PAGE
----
It is anybody’s guess how one-upmanship between two tall leaders from the same party will play out in politics.
For the Congress, Karnataka’s principal opposition party, the palpable rift between the leader of the Opposition Siddaramaiah and its state president D K Shivakumar has divided the party, with less than two years remaining for the next assembly elections.
Over the past week, several Congress legislators have been openly promoting Siddaramaiah as the next chief minister, a wish whose fruition depends on the party winning the next election. Siddaramaiah’s projection comes much to the chagrin of Shivakumar, who is also nursing chief ministerial ambitions.
A recent tweet by the official Karnataka Congress handle supporting Shivakumar’s chief ministerial candidature is believed to be the latest trigger, irking the supporters of Siddaramaiah, leading them to assert his standing in the party.
Read more: Siddaramaiah vs D K Shivakumar: Factionalism within Karnataka Congress over CM face comes to the fore
After all, Siddaramaiah is Congress’ tallest mass leader right now. He became the first CM in 40 years to complete the full term (2013-2018).
The latest rift has not gone down well with leaders in the party.
Expressing disappointment, a senior leader said the controversy was completely “untimely”. The Congress hopes to turn the infighting within BJP into its favour ahead of the next elections. But dissidence within its own ranks has dampened these efforts.
The situation is not unfamiliar for Congress. Its prospects in the 2018 elections were dented and the Congress-JD(S) coalition government collapsed in 2019 because of factional rifts.
“The party has not been faring well for quite some time now. We won in 2013 only because B S Yediyurappa split from BJP and floated KJP. In the 2018 elections, the party suffered because of derogatory statements that were made (by Siddaramaiah) against leaders from the Vokkaliga, Lingayat and Nayaka communities - H D Kumaraswamy, Yediyurappa and Sriramulu,” a Congress MLA explains.
“Voters from these communities deserted us. Except for Dalits and Muslims, the Congress is hard-pressed to find its voter base today.”
A strong sentiment against “outsiders” in the Congress also ensues with one section of leaders believing that Siddaramaiah and a few others who migrated from Janata Dal cannot relate to efforts that have gone into building the Congress.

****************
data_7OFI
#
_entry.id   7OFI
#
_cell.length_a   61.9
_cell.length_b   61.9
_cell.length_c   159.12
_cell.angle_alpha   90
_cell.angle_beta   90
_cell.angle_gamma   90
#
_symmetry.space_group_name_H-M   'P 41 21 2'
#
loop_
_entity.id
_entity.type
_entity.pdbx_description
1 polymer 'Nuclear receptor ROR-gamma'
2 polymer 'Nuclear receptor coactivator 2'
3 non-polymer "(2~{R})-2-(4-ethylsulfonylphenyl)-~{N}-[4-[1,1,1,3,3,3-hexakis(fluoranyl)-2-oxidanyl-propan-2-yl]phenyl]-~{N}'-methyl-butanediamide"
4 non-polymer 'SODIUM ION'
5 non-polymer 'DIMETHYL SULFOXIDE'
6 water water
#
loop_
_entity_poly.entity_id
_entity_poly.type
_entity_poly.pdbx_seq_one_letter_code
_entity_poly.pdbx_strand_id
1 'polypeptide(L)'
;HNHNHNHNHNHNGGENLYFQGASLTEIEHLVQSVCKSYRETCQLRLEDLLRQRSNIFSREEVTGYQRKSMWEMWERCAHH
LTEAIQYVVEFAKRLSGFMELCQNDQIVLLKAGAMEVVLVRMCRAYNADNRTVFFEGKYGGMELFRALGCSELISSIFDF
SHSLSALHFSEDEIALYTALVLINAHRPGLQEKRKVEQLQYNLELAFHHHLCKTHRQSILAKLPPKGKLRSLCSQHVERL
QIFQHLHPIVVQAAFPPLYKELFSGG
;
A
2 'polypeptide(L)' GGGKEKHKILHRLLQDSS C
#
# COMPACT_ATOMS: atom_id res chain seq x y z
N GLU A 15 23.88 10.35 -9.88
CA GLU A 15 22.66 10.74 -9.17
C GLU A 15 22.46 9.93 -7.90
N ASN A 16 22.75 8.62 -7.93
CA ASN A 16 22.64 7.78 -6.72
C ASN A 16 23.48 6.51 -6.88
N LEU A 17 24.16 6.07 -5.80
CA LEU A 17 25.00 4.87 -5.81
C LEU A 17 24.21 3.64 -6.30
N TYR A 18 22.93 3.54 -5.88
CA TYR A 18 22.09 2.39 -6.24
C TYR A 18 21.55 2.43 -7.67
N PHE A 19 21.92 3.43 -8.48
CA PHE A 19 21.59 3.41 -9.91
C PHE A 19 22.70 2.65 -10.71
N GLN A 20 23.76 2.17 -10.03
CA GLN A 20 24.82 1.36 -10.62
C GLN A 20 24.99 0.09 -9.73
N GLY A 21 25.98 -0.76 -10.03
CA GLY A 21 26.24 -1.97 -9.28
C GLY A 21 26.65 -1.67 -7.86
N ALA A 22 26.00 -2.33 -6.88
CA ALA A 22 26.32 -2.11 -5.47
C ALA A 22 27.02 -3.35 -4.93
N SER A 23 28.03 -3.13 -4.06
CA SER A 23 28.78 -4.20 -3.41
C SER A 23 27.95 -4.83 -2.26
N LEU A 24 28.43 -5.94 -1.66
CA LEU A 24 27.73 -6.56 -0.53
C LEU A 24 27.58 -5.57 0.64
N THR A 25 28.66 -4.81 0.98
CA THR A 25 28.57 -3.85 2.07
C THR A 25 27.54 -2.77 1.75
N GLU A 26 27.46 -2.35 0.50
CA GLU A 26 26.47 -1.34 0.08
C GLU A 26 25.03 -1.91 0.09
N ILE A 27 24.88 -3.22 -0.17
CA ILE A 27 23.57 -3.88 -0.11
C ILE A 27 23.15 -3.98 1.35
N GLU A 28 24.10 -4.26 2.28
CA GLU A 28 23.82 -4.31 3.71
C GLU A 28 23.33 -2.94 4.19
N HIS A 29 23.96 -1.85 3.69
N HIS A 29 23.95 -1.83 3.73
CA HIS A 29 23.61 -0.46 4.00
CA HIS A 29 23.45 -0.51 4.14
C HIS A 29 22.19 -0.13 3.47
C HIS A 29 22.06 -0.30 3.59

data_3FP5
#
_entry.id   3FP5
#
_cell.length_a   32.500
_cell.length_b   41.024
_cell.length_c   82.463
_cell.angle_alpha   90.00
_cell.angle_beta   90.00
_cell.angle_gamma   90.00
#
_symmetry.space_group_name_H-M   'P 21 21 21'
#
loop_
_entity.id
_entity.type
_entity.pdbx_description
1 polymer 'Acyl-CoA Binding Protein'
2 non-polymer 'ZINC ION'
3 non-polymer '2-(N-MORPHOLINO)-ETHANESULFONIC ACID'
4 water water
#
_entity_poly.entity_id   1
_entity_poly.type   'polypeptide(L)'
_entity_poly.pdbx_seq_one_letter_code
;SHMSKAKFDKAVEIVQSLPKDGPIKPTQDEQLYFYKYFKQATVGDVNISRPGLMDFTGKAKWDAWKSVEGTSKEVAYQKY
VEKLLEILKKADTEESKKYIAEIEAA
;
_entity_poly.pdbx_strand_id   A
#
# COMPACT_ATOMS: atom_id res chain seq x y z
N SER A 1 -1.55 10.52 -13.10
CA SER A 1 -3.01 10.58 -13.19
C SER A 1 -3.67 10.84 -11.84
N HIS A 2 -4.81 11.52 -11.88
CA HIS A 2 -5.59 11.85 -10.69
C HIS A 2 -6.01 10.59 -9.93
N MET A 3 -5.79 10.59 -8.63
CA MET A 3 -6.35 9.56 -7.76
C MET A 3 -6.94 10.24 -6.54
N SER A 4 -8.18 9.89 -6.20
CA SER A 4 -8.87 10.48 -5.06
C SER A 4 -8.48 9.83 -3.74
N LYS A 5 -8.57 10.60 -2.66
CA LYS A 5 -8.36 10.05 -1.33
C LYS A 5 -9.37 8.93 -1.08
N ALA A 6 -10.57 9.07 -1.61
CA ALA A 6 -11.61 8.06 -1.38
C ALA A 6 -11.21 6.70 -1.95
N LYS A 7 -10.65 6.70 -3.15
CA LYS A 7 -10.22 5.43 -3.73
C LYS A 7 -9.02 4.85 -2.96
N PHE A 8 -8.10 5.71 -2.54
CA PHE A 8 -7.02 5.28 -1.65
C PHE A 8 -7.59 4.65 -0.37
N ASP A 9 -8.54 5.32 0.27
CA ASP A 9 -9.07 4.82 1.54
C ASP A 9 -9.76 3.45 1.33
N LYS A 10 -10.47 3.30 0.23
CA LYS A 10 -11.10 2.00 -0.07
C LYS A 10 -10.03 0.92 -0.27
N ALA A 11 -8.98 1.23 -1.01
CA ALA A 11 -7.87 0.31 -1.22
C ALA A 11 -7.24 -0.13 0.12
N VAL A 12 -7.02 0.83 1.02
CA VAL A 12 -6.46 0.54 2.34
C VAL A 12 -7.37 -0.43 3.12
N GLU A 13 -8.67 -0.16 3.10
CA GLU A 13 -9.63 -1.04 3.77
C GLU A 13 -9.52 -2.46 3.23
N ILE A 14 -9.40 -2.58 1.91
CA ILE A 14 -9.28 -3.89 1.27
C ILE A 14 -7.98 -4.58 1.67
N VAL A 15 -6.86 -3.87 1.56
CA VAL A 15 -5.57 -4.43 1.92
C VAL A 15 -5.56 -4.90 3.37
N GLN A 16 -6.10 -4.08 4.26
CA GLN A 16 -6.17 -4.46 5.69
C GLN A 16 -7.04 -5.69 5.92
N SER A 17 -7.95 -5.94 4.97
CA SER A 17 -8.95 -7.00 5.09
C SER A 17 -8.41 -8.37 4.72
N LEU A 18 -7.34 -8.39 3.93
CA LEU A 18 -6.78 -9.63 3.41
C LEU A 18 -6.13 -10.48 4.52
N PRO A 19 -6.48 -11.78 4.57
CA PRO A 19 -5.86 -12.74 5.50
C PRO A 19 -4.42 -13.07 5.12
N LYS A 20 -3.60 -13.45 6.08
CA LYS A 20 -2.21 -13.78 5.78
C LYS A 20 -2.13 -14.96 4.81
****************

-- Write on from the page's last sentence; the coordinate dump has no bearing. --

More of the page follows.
According to political analyst Muzaffar Assadi, those projecting Siddarmaiah as the next CM face are overreading the anti-incumbency trend in Karnataka.
“An anti-incumbency trend is slowly developing, but it can swing either way ahead of the elections. Overemphasizing it now could be political suicide. Projecting one CM face will lead to leaders from different communities staking the claim. It will divide the voter base,” he pointed out.
Nonetheless, Siddaramaiah is crucial to Congress. While Shivakumar is known for his electoral strategy and organizational skills, Siddaramaiah has a mass appeal.
“Mass appeal is not something that anyone can cultivate. Siddaramaiah’s public appeal cannot be matched by Shivakumar,” another legislator says, adding that unless the high command figures out a way to accommodate both of them equally, this conflict will work against the party.
Traditionally, the KPCC president automatically enters the race for the CM’s post. As president, this is the closest Shivakumar will come to becoming the CM, if the Congress wins in 2023.
However, Siddaramaiah and Shivakumar have much work to do.
Sources say Siddaramaiah is scouting for a “safe seat” to contest from in the next election as Badami, where he won by a thin margin, will be risky.
Shivakumar has the task of holding the cadre together and consolidating the voter base while refurbishing his own public image.
There is also speculation that the demand for a Dalit to be made the CM, which has haunted the Congress in the past, will gain momentum again. That will certainly throw a wedge into many chief ministerial machinations.